Fixing the farm bill
The Senate has commenced a debate on another bloated federal program: the farm bill. The Senate is expected to debate this idea for the next few weeks. The bill, S. 3240, redistributes your tax dollars to agricultural interests, maintains welfare programs at bloated levels and does nothing to remove a mandate that increases ethanol production. Heritage Action for America is against the Senate version of the bill, which is expected to cost $969 billion over the next 10 years.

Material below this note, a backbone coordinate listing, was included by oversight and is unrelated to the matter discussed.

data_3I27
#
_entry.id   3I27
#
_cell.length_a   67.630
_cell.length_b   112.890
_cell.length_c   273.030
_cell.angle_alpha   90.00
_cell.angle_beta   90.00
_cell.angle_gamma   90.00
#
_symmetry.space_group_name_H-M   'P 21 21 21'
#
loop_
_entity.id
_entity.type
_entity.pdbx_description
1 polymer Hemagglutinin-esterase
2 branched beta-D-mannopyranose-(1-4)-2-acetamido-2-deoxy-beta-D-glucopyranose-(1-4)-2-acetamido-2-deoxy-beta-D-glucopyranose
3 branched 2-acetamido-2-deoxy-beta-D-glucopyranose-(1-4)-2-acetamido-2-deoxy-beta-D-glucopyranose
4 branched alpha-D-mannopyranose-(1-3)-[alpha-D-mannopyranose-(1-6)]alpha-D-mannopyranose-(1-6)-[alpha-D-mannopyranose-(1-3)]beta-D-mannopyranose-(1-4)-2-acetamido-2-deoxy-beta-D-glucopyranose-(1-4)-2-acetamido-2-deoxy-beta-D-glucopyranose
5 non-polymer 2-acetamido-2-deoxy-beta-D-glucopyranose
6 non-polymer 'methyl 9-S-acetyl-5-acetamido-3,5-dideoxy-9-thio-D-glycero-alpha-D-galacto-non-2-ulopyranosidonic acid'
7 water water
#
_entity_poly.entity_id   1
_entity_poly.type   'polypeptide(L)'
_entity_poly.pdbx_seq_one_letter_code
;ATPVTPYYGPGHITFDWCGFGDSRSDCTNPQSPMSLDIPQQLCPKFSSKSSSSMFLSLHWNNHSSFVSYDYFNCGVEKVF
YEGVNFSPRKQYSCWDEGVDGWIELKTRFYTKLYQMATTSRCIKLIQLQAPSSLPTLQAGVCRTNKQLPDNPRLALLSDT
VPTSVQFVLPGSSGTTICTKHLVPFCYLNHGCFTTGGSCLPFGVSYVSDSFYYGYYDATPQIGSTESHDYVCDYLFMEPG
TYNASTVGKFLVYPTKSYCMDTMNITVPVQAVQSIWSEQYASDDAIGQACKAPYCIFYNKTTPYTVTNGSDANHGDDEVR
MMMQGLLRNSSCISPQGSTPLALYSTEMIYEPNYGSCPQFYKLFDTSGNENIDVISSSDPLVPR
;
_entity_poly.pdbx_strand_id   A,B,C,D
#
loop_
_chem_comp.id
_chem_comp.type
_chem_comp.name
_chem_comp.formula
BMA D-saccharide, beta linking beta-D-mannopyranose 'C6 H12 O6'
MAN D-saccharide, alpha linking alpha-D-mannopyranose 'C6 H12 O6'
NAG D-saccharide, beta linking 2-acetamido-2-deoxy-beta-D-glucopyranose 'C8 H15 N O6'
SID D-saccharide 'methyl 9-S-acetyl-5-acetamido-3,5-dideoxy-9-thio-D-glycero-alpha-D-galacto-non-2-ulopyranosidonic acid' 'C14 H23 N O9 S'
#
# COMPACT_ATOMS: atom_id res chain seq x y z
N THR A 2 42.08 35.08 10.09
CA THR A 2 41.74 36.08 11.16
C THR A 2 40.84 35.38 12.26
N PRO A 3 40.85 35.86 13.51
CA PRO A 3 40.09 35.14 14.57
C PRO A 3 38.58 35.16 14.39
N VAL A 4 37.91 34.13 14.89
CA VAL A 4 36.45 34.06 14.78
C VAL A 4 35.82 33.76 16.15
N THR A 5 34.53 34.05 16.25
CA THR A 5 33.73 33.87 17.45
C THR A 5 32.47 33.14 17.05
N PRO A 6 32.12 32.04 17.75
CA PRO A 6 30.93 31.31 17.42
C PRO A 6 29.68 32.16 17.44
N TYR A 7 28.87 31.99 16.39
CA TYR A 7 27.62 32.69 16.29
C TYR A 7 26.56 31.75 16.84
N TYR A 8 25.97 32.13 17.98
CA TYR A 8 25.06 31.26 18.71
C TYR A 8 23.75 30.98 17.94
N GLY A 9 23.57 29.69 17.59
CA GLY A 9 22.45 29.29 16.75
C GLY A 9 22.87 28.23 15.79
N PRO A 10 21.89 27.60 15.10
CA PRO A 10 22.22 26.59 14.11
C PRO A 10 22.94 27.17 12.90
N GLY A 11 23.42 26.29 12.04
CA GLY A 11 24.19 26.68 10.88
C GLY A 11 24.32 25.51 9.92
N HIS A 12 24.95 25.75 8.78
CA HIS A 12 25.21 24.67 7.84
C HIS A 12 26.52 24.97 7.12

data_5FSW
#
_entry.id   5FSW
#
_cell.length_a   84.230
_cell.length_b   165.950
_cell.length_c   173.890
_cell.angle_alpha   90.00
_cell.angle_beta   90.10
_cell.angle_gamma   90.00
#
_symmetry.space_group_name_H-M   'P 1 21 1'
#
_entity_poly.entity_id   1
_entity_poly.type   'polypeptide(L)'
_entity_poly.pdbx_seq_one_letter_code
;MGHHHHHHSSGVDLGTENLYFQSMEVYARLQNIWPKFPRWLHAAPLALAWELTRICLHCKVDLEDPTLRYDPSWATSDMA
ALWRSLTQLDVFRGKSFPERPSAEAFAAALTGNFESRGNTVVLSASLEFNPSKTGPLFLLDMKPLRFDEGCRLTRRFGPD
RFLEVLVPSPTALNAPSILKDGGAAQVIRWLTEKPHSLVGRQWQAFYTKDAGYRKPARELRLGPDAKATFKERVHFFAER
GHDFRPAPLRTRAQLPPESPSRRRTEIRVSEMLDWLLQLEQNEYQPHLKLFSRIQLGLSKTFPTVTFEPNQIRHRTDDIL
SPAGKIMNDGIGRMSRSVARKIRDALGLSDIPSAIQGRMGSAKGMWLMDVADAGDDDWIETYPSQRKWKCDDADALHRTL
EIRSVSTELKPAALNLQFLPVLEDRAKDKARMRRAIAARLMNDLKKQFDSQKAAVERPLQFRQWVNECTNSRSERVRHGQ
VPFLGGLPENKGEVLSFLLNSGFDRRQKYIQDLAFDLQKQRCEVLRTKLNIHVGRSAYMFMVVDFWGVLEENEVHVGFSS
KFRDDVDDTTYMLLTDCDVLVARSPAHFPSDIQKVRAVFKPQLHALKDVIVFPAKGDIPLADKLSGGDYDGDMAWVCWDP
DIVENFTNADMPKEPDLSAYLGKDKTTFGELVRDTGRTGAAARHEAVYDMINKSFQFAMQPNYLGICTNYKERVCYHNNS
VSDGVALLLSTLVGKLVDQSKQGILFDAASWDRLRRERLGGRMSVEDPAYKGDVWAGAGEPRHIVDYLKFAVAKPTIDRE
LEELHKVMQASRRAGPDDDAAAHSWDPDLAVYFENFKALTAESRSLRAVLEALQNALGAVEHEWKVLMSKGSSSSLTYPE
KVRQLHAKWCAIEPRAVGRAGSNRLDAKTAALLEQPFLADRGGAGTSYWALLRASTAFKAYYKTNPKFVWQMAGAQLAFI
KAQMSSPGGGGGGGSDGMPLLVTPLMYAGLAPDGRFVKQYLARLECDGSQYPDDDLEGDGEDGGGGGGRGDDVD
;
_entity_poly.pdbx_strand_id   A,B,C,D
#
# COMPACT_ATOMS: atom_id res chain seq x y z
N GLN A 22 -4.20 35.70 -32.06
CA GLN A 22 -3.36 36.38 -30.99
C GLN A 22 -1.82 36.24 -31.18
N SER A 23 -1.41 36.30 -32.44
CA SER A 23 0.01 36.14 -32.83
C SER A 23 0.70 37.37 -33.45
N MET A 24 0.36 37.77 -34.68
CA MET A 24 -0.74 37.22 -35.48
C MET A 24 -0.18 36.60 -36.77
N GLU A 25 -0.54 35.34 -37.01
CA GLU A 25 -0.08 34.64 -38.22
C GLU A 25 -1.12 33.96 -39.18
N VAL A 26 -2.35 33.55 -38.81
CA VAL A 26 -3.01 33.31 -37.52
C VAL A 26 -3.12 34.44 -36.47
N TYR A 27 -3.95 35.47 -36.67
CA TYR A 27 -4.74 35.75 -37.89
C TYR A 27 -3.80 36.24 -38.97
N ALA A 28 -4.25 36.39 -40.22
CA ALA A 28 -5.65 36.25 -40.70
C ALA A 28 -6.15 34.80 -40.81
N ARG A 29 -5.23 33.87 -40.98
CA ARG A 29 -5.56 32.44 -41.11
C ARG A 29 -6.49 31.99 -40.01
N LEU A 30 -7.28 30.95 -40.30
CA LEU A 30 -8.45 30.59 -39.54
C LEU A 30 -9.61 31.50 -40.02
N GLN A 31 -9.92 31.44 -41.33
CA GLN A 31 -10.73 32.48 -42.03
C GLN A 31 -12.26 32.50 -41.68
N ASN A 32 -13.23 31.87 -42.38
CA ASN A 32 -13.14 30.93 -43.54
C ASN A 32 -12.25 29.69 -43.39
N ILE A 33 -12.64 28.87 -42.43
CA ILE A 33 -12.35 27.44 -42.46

One of the bill’s most offensive provisions expands the “shallow-loss” program. This program is expected to funnel more than $60 billion over the next five years to wealthy farmers, according to research conducted by the American Enterprise Institute.
The food stamp program is another problem area in this bill. Participation in the Supplemental Nutrition Assistance Program (food stamps) is at record-high levels. According to Sen. Jeff Sessions (R-Ala.) and CBO data, food stamps usage has jumped 260 percent since 2000. The farm bill does not reform this program.
Conservatives are hoping the House version of the farm bill contains cuts to the bloat and starts the process of moving the agriculture sector away from subsidies and toward a true free market.
Brian Darling is the senior fellow for government studies at The Heritage Foundation (heritage.org).